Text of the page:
• jkm

    And re Elizabeth’s column on the silencers of Rome: I dearly wish there could be a way to impose prayerful silence in the Sistine Chapel that doesn’t involve Vatican Museum guards shouting “Silencio! No foto! Silencio! No foto!” at the top of their lungs non-stop the whole time one is in the chapel. I suppose staring fiercely while holding a halberd is above their pay grade.

  • dymphna

    You got diarrhea from veal?

  • Max Lindenman

    That’s the only cause that fits into my stuffy little moral universe. Really, it could have been from anything.

  • Elizabeth Scalia

    Thanks, Max, for standing guard another day or so. I have so much to say and am a bit too under the weather to say it, but I won’t try your patience much longer.

    I just wanted to say that yes, Bertone really does look like Sam the Eagle!

  • Jim Hicks

    I’ll add another voice to the confirmation that Eastern Orthodox priests can be married. But they must be married before being ordained deacon. It is amazing how many weddings take place a week before ordination!

    And marital relations occure post-ordination. The fact that they have kids kinda suggests that fact. However, their career ladder is limited. To be on the bishop track, no wife and no kids.

    That violates several thoughts from St. Paul. Timothy 3:2 states the bishop shall be the husband of one wife. Yes, he means no second, third, etc. wives. But that is not the only thought. Paul also advises observing how a bishop/priest raises his children If he cannot raise them properly, how can he be a father to the flock?

    Am I saying that both Eastern and Western Catholic traditions are wrong? Certainly not. I only suggest that we remember the Church’s teaching is not supported by Holy Scripture. It was not introduced until priests started owning property and leaving it to their family.

  • Max Lindenman


    I’ve heard that Eastern Orthodox churches make a sharp distinction between the white, or secular, clergy; and the black, or monastic, clergy. Members of the former can marry, members of the latter can’t. Black clergymen occupy all the episcopal and metropolitan seats, and generally promote from within.

    Is it true that, very occasionally, an especially able “white” clergyman will be invited to renounce his wife and take monastic vows so that he can be made a bishop? I heard this many years ago, in a class on Balkan history, but I’ve never been able to confirm it since.

  • Manny

    I’ve enjoyed reading your blogs Max. You write with lots of personality, and I mean that in a positive way since I guess it can be delivered with a sarcastic tone. I think you’ve done a fine job. It’s taken me a little while to get used to your sense of humor. This had me laughing:

    “Another time, a good friend of mine, the wife of an Episcopalian priest, told me, “We use condoms.” I’m fairly sure the “we” referred to Episcopalians, or even Protestants, in general. But the possibility that it meant, “Me and hub,” remote though it might have been, sufficed to skeeve me out. If my clergy have a sex life, I‘d prefer not to hear the faintest whisper of it, which just goes to prove that I do regard them with a properly filial attitude.”


  • Will

    Perhaps in 50 or 100 years there will be married priests in the Roman Catholic Church.

  • Yeoman

    Thanks for all the very interesting responses to my questions.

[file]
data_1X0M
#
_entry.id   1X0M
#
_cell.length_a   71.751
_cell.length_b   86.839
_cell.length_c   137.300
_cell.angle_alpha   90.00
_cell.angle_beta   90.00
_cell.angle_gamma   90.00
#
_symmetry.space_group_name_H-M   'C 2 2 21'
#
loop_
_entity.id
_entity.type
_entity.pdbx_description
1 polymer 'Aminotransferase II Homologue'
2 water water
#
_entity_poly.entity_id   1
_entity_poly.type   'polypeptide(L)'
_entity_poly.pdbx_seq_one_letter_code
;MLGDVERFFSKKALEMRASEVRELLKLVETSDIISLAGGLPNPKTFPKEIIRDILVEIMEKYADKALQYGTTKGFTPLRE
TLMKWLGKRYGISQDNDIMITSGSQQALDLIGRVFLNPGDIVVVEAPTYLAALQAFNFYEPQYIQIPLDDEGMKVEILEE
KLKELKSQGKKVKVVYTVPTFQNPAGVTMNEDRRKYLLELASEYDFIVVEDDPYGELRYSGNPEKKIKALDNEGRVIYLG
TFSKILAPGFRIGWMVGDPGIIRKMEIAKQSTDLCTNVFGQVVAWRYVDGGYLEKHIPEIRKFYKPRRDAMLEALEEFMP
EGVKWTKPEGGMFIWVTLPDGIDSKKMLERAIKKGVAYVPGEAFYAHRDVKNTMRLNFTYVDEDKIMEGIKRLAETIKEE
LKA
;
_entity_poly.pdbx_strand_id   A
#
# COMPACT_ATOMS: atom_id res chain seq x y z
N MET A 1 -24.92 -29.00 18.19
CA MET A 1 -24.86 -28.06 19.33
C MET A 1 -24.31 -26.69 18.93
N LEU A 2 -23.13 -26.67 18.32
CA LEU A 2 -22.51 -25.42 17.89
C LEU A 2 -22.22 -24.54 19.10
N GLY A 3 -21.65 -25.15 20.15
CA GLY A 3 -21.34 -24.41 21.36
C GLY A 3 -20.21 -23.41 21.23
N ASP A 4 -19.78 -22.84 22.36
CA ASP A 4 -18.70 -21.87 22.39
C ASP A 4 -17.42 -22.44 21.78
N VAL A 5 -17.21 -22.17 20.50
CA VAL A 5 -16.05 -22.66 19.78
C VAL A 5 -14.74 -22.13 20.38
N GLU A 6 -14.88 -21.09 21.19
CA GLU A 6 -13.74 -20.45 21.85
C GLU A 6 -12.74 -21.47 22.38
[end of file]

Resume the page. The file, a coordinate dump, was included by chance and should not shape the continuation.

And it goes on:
• Occasional Reader

    I’m a Latterday Saint (Mormon) and married priests are so normalized that it is not even an issue. Sex in marriage for children or intimacy is normalized, too. In fact someone can’t even serve a calling such as bishop without being married.

    They even purposefully put retired married couples and dedicate them as missionaries (the husband is a priest) for 18 months-2 yrs in missions where their experience is an enhancement, such as to university students. These people don’t try to be hip or cool since they are grandparents and past attempting that. But it shows “This is a couple with XX years of marriage. This is an example on how to lovingly behave.” The general view among my university aged peers was “I can’t wait to have that special someone and look forward to serving with them when the time came.”

    I had a grandfather who contemplated the Catholic Priesthood in his youth. As the family joke went “He never became a Father, instead he became a father of nine!” Still very pious in his retirement with my grandmother. How blessed the Catholic faith would be if a person could lay aside their earthly possessions and dedicate their time to their faith as a priest, while maintaining the love and companionship of their spouse.

    With the advances in longevity and the passion of older catholics a type of order could be formed, either as a second profession or a measured tour of duty. No problem with property/children since they should settle those matters before they serve. Celibacy/continence is blocking good men and their good wives from serving.

  • Max Lindenman

    Hey, Occasional Reader, what’ll it take to make you a regular?

    The way I always understood it, in the Church of Jesus-Christ of Latter-Day Saints, every male past a certain age holds the priesthood — provided he’s in good standing. In that case, yes, I can definitely see why married priests wouldn’t seem strange at all.

    I remember reading that there is, or at any rate was, a Hindu traditoin of householders — married men with children — leaving home after their children are grown and taking to the roads as mendicants. At certain points in history, the practice became so popular that rulers had to ban it. Your grandparents’ mission soundsa lot more doable, at least by my Western lights.